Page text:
The solo album by Traband’s band leader, singer, composer, songwriter and multi-instrumentalist, Jarda Svoboda, bears a prosaic title, Solo. This new release of ten songs follows on the journey lined up in the album Přítel člověka (i.e.Man’s Friend), which Jarda Svoboda created with Traband in 2007. Both of the albums are dominated by a harmonium. This keyboard instrument has a distinctive sound, which is similar to organ and accordion (“between church and pub”), and establishes the overall atmosphere of the album. But it is not only the harmonium and vocals. The album is built on harmony with an autoharp, which is another unusual and, today, forgotten instrument similar to a zither. It is performed on the album by Jarda’s frequent concert guest, songwriter Fanda Holý. To a lesser extent, but also importantly, other musicians and Jarda’s friends contributed to to the album, such as Mourad with his mandolin and Jayk with rhythmic instruments.
Jarda Svoboda excels as songwriter on his solo record. This time, his songs are more personal and the lyrics more poetic. Unlike traditional song formats, the overall message is more important here. “These songs are, as always, targeted. There’s usually someone in particular behind them,” says Jarda Svoboda about his lyrics and also adds why there is a song called Slova (i.e. Words) dedicated to Václav Havel. “Even with Traband, we dedicated most of our songs to specific people. Only not that literally. You can just listen to what we sing for instance in the song Radiohit from the last Traband album Vlnobeat. This album contains a song called Slova (i.e. Words), which is inspired by Havel’s essay A Word About Words. Still topical even nowadays. I think that word is the key, power and weapon. I believe in the power of words.” And this belief is reflected in every line, verse, and song, which are on the album.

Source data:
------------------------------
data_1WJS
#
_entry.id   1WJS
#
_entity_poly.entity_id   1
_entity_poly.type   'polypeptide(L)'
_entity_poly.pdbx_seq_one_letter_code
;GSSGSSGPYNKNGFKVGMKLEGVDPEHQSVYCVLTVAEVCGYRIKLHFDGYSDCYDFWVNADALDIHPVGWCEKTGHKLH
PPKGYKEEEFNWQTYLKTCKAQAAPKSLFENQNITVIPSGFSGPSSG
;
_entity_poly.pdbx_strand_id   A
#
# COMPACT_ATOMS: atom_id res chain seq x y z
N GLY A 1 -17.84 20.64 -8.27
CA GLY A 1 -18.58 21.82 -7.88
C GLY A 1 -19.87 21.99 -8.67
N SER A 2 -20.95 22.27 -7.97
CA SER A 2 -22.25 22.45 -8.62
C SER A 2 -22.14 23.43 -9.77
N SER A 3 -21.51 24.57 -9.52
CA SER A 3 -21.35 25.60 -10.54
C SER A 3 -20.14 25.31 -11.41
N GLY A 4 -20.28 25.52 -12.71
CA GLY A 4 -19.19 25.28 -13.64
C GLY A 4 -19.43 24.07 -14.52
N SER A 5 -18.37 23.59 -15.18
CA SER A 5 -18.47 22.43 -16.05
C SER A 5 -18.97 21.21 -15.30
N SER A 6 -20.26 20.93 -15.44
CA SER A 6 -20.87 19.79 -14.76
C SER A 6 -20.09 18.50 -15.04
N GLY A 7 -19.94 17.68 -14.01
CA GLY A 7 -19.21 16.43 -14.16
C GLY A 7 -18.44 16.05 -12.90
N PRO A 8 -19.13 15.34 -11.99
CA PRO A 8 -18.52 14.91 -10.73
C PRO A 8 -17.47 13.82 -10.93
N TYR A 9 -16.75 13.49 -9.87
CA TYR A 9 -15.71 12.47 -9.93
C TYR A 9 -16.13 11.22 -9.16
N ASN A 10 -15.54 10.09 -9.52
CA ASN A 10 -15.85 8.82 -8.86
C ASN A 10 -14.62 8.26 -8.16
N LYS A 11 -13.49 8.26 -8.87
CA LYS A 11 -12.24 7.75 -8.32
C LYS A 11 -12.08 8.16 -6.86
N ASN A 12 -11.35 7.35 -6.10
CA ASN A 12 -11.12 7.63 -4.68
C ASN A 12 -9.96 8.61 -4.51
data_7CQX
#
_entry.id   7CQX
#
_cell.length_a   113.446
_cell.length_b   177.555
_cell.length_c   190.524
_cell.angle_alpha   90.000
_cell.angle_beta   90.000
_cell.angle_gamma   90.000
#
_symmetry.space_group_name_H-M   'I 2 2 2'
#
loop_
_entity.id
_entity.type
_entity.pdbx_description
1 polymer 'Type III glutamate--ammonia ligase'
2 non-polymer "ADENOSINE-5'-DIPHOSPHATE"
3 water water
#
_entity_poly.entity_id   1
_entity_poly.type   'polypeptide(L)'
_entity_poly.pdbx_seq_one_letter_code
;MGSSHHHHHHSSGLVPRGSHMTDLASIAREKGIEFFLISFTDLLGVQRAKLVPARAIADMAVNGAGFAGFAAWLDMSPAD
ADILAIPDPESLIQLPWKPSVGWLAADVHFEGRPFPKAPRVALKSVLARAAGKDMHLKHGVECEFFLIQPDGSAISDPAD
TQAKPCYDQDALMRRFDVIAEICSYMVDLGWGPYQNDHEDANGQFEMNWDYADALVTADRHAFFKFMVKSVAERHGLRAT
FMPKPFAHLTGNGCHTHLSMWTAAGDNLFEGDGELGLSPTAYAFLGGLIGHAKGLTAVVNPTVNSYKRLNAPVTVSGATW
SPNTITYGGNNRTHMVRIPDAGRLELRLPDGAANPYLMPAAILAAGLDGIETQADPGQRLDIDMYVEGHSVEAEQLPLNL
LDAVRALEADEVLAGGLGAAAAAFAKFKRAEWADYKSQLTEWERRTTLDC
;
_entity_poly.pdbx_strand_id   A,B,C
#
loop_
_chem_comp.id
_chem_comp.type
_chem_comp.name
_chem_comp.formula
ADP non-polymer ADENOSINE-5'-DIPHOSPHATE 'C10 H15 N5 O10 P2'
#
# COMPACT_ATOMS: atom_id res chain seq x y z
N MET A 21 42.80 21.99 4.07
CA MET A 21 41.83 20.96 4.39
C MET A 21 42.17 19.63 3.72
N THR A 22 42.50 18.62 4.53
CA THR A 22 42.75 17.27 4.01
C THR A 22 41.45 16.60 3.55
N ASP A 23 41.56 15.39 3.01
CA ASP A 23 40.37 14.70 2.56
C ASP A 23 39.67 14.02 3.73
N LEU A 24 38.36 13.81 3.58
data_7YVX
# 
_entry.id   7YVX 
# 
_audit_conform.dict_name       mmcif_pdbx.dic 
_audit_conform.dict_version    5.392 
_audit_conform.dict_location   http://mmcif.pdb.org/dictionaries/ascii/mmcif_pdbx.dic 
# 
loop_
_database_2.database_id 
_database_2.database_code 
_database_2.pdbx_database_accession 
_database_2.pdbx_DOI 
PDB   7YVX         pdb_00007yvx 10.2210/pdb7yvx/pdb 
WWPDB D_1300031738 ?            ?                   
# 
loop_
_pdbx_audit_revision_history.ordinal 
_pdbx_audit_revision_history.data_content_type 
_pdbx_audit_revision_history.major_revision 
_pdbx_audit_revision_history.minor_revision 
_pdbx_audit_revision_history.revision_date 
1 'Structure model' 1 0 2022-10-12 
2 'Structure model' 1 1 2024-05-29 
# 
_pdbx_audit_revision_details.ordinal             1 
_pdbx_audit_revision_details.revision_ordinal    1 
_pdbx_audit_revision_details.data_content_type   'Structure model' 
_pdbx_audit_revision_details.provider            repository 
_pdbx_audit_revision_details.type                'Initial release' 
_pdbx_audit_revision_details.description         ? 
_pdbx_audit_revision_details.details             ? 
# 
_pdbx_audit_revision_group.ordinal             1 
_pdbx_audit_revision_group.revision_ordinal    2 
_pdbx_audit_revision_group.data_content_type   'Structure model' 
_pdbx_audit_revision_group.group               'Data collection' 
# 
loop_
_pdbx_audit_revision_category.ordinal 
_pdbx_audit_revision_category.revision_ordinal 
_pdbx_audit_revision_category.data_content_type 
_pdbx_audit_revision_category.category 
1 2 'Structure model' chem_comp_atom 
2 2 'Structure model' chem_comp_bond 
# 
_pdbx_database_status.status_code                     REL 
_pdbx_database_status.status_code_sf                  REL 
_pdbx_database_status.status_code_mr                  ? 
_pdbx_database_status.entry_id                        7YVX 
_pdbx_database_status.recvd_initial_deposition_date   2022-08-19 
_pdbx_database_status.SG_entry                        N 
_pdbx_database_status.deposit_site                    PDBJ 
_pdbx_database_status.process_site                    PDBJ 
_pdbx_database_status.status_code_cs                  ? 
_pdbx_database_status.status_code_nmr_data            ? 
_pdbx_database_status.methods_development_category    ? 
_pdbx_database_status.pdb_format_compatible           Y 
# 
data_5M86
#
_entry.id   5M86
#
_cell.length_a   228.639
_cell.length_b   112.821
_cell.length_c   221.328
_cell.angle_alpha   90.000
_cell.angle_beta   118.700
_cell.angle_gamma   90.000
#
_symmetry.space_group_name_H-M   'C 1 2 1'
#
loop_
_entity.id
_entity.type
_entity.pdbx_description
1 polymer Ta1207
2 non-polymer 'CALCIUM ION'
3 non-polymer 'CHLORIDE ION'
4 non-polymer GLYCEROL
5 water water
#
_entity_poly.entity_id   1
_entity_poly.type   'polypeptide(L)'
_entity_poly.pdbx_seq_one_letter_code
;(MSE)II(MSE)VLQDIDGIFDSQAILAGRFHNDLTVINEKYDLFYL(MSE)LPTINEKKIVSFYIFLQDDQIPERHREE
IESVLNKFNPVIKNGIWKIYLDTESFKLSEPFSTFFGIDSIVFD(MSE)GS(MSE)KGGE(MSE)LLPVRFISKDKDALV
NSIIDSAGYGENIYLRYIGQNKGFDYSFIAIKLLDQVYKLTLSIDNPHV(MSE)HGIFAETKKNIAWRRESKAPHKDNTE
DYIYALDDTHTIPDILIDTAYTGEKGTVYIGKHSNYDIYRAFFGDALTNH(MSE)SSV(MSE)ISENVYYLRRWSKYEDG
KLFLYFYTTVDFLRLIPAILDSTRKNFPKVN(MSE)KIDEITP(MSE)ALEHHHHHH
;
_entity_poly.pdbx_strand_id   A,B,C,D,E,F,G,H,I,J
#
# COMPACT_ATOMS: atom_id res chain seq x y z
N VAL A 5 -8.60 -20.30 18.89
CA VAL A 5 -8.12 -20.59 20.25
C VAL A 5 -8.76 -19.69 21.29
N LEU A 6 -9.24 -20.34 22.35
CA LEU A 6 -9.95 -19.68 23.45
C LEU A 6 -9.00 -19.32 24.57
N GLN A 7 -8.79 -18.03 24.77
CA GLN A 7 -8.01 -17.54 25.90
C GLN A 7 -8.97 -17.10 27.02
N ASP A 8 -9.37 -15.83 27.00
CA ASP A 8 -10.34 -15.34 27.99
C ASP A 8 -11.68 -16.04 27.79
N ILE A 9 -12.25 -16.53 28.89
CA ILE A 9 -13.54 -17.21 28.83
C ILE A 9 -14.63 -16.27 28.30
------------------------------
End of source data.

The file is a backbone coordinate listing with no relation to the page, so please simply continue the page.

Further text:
The fact that Jarda Svoboda would get back to harmonium at full intensity after the albums Přítel člověka and Domasa was kind of expected. Nevertheless, Jarda Svoboda has been trying to make use of all the possibilities of this instrument for quite a while. “The harmonium is my very old love. It’s like an organ for the poor. It used to stand in those little protestant churches where we initially performed a lot. It’s sound can amiably fill in the space and it’s got human size. It’s lacking the pomposity of big organs which knocks you to the bench uncompromisingly. The harmonium breathes as a living creature. If it wants, it can sound like those organs but it can also play simply like an accordion in a pub.” Jarda Svoboda’s songwriting on the album SOLO has its distinctive character; you won’t find any campfire songs on it. We can’t expect the fate of “popularization” of the songs but they can affect their listeners really intensely if they let them penetrate.
|01 K horám||03:07||€ 0.38|
|02 Slova||03:23||€ 0.38|
|03 Svatební píseň||04:10||€ 0.38|
|04 Otče ohně!||03:00||€ 0.38|
|05 Královno noci!||03:12||€ 0.38|
|06 Kristýno!||06:09||€ 0.38|
|07 Jako krajina||03:24||€ 0.38|
|08 Moje duše ví o té tvé||04:56||€ 0.38|
|09 Moje volba||02:31||€ 0.38|
|10 Jsi||03:22||€ 0.38|